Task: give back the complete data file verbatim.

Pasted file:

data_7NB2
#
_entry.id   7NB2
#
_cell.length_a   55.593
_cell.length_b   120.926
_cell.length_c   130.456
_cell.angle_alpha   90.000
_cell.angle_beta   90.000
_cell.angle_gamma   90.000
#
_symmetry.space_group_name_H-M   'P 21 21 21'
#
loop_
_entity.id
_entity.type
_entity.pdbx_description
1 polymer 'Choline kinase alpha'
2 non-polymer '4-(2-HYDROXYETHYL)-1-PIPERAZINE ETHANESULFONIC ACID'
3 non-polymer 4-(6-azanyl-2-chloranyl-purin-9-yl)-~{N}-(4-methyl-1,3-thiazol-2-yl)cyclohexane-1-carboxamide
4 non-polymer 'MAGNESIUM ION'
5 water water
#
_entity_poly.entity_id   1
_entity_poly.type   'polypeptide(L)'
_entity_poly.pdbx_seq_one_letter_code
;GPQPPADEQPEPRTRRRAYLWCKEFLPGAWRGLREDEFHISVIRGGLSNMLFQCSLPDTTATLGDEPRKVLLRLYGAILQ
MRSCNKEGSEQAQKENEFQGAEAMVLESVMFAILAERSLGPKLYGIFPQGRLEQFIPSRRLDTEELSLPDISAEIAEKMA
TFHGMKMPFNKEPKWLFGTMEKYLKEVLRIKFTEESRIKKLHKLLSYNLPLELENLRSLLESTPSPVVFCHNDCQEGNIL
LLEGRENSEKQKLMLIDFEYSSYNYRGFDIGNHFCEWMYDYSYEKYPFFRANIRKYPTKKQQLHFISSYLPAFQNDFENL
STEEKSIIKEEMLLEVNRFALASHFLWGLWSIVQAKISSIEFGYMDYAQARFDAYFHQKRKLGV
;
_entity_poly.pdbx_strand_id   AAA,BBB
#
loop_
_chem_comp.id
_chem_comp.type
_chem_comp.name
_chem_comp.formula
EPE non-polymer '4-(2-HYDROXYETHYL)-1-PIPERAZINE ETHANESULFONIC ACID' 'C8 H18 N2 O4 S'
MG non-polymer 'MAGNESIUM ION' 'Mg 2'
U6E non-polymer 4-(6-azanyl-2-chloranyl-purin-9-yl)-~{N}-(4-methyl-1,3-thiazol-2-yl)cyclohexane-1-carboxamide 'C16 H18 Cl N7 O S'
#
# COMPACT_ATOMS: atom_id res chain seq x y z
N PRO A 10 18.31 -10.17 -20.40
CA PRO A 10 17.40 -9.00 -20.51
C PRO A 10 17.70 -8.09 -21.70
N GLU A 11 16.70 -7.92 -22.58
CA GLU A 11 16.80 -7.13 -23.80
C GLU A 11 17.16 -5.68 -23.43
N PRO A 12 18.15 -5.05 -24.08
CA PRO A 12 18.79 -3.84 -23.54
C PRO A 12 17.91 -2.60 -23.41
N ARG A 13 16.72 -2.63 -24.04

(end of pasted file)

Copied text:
data_7NB2
#
_entry.id   7NB2
#
_cell.length_a   55.593
_cell.length_b   120.926
_cell.length_c   130.456
_cell.angle_alpha   90.000
_cell.angle_beta   90.000
_cell.angle_gamma   90.000
#
_symmetry.space_group_name_H-M   'P 21 21 21'
#
loop_
_entity.id
_entity.type
_entity.pdbx_description
1 polymer 'Choline kinase alpha'
2 non-polymer '4-(2-HYDROXYETHYL)-1-PIPERAZINE ETHANESULFONIC ACID'
3 non-polymer 4-(6-azanyl-2-chloranyl-purin-9-yl)-~{N}-(4-methyl-1,3-thiazol-2-yl)cyclohexane-1-carboxamide
4 non-polymer 'MAGNESIUM ION'
5 water water
#
_entity_poly.entity_id   1
_entity_poly.type   'polypeptide(L)'
_entity_poly.pdbx_seq_one_letter_code
;GPQPPADEQPEPRTRRRAYLWCKEFLPGAWRGLREDEFHISVIRGGLSNMLFQCSLPDTTATLGDEPRKVLLRLYGAILQ
MRSCNKEGSEQAQKENEFQGAEAMVLESVMFAILAERSLGPKLYGIFPQGRLEQFIPSRRLDTEELSLPDISAEIAEKMA
TFHGMKMPFNKEPKWLFGTMEKYLKEVLRIKFTEESRIKKLHKLLSYNLPLELENLRSLLESTPSPVVFCHNDCQEGNIL
LLEGRENSEKQKLMLIDFEYSSYNYRGFDIGNHFCEWMYDYSYEKYPFFRANIRKYPTKKQQLHFISSYLPAFQNDFENL
STEEKSIIKEEMLLEVNRFALASHFLWGLWSIVQAKISSIEFGYMDYAQARFDAYFHQKRKLGV
;
_entity_poly.pdbx_strand_id   AAA,BBB
#
loop_
_chem_comp.id
_chem_comp.type
_chem_comp.name
_chem_comp.formula
EPE non-polymer '4-(2-HYDROXYETHYL)-1-PIPERAZINE ETHANESULFONIC ACID' 'C8 H18 N2 O4 S'
MG non-polymer 'MAGNESIUM ION' 'Mg 2'
U6E non-polymer 4-(6-azanyl-2-chloranyl-purin-9-yl)-~{N}-(4-methyl-1,3-thiazol-2-yl)cyclohexane-1-carboxamide 'C16 H18 Cl N7 O S'
#
# COMPACT_ATOMS: atom_id res chain seq x y z
N PRO A 10 18.31 -10.17 -20.40
CA PRO A 10 17.40 -9.00 -20.51
C PRO A 10 17.70 -8.09 -21.70
N GLU A 11 16.70 -7.92 -22.58
CA GLU A 11 16.80 -7.13 -23.80
C GLU A 11 17.16 -5.68 -23.43
N PRO A 12 18.15 -5.05 -24.08
CA PRO A 12 18.79 -3.84 -23.54
C PRO A 12 17.91 -2.60 -23.41
N ARG A 13 16.72 -2.63 -24.04